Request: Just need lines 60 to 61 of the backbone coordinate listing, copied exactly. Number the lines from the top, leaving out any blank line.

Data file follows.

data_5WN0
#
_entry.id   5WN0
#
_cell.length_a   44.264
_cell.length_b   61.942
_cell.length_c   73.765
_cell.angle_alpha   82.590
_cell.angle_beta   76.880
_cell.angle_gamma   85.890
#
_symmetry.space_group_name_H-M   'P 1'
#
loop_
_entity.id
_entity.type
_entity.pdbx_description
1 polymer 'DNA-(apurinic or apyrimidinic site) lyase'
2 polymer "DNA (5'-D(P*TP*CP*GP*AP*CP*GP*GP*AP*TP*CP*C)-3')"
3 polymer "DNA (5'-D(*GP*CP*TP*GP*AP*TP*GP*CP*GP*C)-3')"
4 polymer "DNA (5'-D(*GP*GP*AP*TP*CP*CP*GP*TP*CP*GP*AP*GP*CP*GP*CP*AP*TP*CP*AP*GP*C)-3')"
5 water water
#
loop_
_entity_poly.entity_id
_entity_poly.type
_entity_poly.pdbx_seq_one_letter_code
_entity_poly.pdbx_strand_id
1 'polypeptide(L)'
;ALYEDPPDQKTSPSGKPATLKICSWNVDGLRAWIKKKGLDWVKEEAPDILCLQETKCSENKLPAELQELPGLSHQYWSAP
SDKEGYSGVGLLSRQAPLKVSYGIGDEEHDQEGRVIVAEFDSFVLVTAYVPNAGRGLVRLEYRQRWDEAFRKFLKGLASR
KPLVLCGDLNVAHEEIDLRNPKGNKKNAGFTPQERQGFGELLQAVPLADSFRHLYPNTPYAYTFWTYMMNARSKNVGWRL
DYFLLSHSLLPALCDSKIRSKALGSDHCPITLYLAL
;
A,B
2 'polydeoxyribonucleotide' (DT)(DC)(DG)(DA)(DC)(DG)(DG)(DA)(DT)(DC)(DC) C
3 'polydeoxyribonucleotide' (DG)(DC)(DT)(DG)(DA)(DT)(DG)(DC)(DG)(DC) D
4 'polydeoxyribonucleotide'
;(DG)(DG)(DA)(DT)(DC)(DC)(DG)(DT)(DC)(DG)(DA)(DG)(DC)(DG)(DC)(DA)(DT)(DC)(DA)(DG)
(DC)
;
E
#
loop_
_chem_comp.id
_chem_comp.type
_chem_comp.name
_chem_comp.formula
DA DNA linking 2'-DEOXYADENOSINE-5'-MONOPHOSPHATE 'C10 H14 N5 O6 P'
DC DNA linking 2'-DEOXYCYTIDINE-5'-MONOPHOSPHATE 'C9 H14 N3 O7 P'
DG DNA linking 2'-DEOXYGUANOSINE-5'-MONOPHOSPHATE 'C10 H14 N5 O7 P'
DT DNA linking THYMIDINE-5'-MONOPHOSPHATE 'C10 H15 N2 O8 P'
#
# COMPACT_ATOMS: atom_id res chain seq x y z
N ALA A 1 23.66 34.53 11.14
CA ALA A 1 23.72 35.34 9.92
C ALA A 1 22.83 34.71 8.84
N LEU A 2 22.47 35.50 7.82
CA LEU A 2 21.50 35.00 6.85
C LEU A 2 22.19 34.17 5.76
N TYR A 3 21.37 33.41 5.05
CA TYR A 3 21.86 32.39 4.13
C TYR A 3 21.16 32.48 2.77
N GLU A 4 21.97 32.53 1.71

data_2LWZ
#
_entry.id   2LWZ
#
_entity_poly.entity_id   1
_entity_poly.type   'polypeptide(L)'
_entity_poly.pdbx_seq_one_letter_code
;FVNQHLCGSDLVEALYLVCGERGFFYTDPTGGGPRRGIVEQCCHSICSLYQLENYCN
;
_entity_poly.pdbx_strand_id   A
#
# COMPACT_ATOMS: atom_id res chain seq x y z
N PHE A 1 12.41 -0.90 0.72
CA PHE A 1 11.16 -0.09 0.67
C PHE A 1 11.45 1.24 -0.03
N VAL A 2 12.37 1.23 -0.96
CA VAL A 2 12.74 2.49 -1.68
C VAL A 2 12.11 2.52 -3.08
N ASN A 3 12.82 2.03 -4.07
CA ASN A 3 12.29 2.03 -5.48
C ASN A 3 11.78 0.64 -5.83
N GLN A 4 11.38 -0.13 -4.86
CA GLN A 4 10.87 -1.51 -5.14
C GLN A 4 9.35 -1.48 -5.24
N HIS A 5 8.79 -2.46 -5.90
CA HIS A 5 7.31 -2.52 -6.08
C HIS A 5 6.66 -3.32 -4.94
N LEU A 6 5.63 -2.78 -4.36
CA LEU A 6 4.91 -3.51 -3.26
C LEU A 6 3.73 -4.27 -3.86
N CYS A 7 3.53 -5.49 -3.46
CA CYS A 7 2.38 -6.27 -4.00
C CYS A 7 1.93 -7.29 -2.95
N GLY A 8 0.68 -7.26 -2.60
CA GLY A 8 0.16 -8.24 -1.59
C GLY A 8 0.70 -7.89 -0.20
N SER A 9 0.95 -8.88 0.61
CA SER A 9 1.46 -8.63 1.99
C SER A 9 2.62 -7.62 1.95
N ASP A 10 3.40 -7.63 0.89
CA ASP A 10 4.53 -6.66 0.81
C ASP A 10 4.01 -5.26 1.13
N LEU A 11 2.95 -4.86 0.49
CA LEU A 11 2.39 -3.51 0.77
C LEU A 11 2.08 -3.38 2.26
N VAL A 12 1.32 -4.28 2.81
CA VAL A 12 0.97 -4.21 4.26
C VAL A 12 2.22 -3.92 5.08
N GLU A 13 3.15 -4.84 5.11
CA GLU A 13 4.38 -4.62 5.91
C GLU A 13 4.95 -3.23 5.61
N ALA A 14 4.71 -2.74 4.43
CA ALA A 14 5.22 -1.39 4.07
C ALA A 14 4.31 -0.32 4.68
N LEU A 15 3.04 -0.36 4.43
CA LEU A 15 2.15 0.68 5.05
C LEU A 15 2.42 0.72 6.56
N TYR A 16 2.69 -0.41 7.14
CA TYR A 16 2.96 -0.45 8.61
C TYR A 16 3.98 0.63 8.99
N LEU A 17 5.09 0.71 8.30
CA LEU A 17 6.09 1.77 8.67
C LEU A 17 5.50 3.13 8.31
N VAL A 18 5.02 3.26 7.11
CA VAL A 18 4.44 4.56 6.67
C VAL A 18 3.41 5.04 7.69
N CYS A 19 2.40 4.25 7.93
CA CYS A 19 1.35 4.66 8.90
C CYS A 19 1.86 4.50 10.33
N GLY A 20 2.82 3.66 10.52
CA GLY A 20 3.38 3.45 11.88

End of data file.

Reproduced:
C LEU A 2 22.19 34.17 5.76
N TYR A 3 21.37 33.41 5.05